More than 12 million people have attended the Tattoo and the annual audience is around 217,000. The Edinburgh Military Tattoo is performed every night during the festival, live on the esplanade of the Edinburgh Castle. The event has been sold out in advance for the past decade and is one of the most sought after tickets of the Edinburgh Festival.

The music played by the lone piper standing on the castle ramparts will send a thrill up your spine whether you’re a fan of bagpipes or not. The sun is setting, the torches are lit. On the esplanade of the great Edinburgh Castle, 150 bagpipers play Scottish Tunes with hundreds of highland dancers. To close out the evening, more than 8000 people sing Auld Lang Syne. You can't help but get a bit teary-eyed hearing Robert Burns' poem sung in such a magnificent setting.


Insider Tip: I bought tickets for the Tattoo in January (7 months in advance) and was only able to obtain modest seats. Buy online early in the year to secure good seats. On that note, a good seat is a subjective term. No matter where you sit the close quarters will make you will feel like you’re in your neighbor’s lap.

Brute Force

Another big-budget production I had the privilege of seeing was Fuerza Bruta which means Brute Force. Fuerza Bruta is an Argentinean production from Buenos Aires that toured Edinburgh in 2007. Fuerza Bruta is the most expensive and technically elaborate show to ever hit The Fringe. The show, like nothing you’ve ever seen before, is pure sensation and has the audience feeling and reeling from the beginning. Pounding music is played as the audience enters the 360 degree theatre and stands in a clump, circling a stage. In the first scene a man runs endlessly on a treadmill dodging bullets and crashing through brick walls made of cardboard. The audience then walks clockwise as a group while rave music plays on like a sledgehammer.

The pushing and shoving of your neighbors in the massive heap of a crowd is all part of the experience as Fuerza Bruta insinuates a theme of struggle. Scene after scene the audience moves with the performance to the left and to the right. Then towards the end of the performance our gaze is turned upward. We look up at young women hurling themselves across a transparent swimming pool above our heads. The giant, clear, suspended ‘Slip ‘N Slide’ amuses as athletic sirens frolic in the surf. Gradually the Lucite pool is lowered towards us and we reach our hands up to touch the unearthly ladies who remain just beyond our grasp, a lot like the deeper meaning of this fantastic production.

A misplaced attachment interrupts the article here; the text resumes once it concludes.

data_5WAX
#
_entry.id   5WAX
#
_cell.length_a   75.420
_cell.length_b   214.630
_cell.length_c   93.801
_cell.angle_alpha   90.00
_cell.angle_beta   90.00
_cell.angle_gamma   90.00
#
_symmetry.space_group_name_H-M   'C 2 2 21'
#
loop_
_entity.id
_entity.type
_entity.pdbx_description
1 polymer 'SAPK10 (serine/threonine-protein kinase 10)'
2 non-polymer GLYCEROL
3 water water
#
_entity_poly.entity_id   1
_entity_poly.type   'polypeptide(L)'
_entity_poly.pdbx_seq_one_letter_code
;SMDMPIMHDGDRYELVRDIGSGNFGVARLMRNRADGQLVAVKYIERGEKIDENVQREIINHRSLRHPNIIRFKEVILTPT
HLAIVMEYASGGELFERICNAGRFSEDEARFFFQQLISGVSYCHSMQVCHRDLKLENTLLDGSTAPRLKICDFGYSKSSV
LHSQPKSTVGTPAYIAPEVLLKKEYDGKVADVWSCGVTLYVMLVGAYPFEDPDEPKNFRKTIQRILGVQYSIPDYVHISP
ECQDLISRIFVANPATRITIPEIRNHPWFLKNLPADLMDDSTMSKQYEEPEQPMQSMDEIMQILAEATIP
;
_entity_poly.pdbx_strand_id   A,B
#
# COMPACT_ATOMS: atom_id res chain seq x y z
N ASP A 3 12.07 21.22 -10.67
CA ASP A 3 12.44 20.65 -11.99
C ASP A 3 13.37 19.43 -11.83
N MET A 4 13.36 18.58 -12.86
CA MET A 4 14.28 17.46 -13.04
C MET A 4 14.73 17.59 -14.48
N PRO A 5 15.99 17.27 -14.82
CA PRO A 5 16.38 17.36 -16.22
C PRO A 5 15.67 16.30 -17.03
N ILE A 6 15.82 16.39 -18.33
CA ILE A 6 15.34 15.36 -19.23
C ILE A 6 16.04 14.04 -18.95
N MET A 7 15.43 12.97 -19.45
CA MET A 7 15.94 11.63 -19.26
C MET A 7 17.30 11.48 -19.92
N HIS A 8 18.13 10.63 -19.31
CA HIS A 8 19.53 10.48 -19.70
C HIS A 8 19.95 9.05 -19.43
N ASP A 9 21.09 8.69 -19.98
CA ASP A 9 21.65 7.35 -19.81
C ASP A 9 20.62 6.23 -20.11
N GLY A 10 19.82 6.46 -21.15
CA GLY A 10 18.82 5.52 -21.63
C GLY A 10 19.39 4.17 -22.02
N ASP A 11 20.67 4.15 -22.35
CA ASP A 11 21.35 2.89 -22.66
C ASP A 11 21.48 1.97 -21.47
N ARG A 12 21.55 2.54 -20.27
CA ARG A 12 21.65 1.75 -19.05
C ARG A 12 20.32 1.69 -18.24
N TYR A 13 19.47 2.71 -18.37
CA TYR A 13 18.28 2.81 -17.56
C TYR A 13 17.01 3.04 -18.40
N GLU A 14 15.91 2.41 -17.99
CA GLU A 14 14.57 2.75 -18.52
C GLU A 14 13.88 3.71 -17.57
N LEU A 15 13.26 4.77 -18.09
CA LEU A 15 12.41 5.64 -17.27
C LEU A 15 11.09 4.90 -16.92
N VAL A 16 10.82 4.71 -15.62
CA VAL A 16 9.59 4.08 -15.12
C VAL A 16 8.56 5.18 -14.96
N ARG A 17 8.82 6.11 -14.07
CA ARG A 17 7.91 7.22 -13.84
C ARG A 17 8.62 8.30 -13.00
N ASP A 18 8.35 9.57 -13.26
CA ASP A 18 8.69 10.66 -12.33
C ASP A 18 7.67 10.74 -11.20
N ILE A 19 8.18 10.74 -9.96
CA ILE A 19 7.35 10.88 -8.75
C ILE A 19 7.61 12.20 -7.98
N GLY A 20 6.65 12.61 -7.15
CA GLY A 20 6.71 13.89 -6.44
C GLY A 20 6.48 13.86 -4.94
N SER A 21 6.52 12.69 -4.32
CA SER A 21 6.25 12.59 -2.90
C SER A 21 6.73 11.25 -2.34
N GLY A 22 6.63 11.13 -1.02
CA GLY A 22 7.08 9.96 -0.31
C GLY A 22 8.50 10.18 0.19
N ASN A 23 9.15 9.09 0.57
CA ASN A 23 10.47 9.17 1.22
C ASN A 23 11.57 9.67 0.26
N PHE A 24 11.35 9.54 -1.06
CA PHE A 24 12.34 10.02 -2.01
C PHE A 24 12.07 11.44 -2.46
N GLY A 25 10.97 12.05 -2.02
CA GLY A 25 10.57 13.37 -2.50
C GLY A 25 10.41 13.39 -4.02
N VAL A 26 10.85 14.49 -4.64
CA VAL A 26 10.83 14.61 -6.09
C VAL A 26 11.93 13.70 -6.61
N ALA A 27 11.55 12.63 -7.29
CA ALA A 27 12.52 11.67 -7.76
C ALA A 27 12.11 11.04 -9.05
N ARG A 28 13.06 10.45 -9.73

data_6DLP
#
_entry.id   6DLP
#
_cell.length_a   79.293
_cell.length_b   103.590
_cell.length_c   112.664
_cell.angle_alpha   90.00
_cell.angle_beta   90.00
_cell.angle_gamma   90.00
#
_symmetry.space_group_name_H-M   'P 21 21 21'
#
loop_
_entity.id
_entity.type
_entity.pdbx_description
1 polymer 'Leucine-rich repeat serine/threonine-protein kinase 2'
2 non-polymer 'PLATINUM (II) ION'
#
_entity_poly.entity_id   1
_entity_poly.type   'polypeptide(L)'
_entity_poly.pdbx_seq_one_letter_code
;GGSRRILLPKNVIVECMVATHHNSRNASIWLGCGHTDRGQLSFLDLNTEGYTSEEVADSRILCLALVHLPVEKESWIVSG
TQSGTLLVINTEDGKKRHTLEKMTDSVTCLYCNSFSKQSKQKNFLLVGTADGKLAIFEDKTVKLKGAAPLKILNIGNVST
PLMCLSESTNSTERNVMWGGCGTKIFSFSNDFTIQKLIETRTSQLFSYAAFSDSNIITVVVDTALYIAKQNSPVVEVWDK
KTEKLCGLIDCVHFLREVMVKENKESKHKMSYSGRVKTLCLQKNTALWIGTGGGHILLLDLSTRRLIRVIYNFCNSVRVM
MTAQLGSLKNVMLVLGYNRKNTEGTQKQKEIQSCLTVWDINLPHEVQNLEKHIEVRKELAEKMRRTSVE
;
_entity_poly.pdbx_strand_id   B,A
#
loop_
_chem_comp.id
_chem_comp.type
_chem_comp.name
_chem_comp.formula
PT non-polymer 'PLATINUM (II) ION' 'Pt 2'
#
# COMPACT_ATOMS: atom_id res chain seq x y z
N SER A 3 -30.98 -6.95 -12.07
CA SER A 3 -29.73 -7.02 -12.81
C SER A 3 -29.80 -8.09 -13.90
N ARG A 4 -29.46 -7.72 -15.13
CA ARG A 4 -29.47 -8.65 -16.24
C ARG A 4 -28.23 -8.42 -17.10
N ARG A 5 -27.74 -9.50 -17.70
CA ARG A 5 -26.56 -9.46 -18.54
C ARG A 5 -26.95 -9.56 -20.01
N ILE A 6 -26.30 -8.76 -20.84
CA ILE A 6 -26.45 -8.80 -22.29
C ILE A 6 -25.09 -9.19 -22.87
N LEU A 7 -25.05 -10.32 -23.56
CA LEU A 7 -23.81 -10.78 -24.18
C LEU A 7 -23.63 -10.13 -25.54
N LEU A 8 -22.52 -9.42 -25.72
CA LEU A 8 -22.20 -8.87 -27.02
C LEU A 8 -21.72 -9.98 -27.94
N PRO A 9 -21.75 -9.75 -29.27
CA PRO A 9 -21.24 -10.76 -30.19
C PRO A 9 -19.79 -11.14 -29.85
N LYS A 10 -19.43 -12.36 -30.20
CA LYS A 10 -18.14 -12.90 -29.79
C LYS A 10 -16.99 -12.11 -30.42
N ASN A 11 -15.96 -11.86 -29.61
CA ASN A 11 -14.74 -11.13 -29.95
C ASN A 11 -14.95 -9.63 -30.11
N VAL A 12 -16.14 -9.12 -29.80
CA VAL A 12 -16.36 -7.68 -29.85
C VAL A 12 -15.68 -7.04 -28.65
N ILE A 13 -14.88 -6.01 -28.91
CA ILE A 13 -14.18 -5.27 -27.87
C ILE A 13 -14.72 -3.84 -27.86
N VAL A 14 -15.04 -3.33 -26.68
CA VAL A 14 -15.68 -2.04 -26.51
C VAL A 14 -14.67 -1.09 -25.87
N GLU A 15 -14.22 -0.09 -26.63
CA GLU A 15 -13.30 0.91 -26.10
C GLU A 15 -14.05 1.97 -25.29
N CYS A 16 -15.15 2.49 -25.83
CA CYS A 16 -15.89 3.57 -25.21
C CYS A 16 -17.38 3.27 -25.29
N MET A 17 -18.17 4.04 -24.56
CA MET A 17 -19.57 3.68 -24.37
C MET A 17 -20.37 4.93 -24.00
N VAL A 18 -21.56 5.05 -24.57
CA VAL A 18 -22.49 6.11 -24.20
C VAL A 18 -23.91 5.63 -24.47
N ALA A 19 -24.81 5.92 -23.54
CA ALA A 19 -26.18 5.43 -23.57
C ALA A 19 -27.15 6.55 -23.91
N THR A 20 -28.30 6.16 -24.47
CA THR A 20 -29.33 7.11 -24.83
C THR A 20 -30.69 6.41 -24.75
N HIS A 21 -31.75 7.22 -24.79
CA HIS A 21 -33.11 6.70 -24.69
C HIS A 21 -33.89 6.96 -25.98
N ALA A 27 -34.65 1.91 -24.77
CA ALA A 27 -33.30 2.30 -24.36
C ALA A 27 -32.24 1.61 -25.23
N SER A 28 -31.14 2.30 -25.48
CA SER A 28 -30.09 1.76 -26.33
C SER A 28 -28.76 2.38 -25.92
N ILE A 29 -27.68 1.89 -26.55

An insider tip: Tickets for Fuerza Bruta were about $50. Most tickets for other shows should be well below that.

What Was My Line?

While some performances like the Tattoo and Fuerza Bruta are unforgettable, others are forgettable or worse, forgettable to the actor himself. I stumbled upon a production on High Street (Edinburgh’s Main Street) that was free, beginning in 5 minutes and still had tickets available. It sounded too good to be true. I walked in and found a seat in the crowded theatre. Minutes later a man walked out and began his one-man show. He mimed and acted without objects. He even rode in an imaginary car while having a conversation with another character, played by himself.

It didn’t start out too bad but as the show progressed the one and only performer began to forget his lines. He’d make up lines and other times would stare out into the audience in long awkward pauses. Minute by minute audience members walked out without shame or remorse. Before long, I was the only person left in the theatre. The poor performer gazed out to me with both appreciation for staying and embarrassment, hoping I’d soon leave too. He cut his bit short and wrapped the show up in a clumsy way. Though I was the only person left in the audience and the show was miserable, I emphatically clapped anyway. It takes a lot of courage to get up on stage and I admired the actor for carrying on through this disaster of a show.

Insider Tip: More often than not you get what you pay for. Usually the free shows are free for a reason.

I’ve had the privilege to see multiple Fringe shows and feel lucky to have experienced the madness of August in Edinburgh two years in a row. The above four descriptions are only a sampling of what’s on offer at The Festival. Of the 32,000 performances there are many burlesque shows each with a different theme; the Military Tattoo is an annual performance, though tickets sell out early in the year; Fuerza Bruta is not in Edinburgh this year but can be seen in 2010 in New York and Chicago; many free performances can be found in venues around the city though buyer, rather non-buyer, beware. For current information on venues, performances, and ticket prices refer to The Fringe program online.


Perhaps the most impressive sight of The Fringe is bustling, mobbed streets of Edinburgh itself filled with freelance rappers, pink-haired magicians, flame throwers, accordion players with their buskering Chihuahuas, juggling unicycle riders, young actors dressed as Nessie the Loch Ness Monster, contortionists and every other kind of aspiring performer. In an age when theatre is often pushed to the backburner, an entire city of artists and audiences talking day and night about virtually nothing else is quite a spectacle.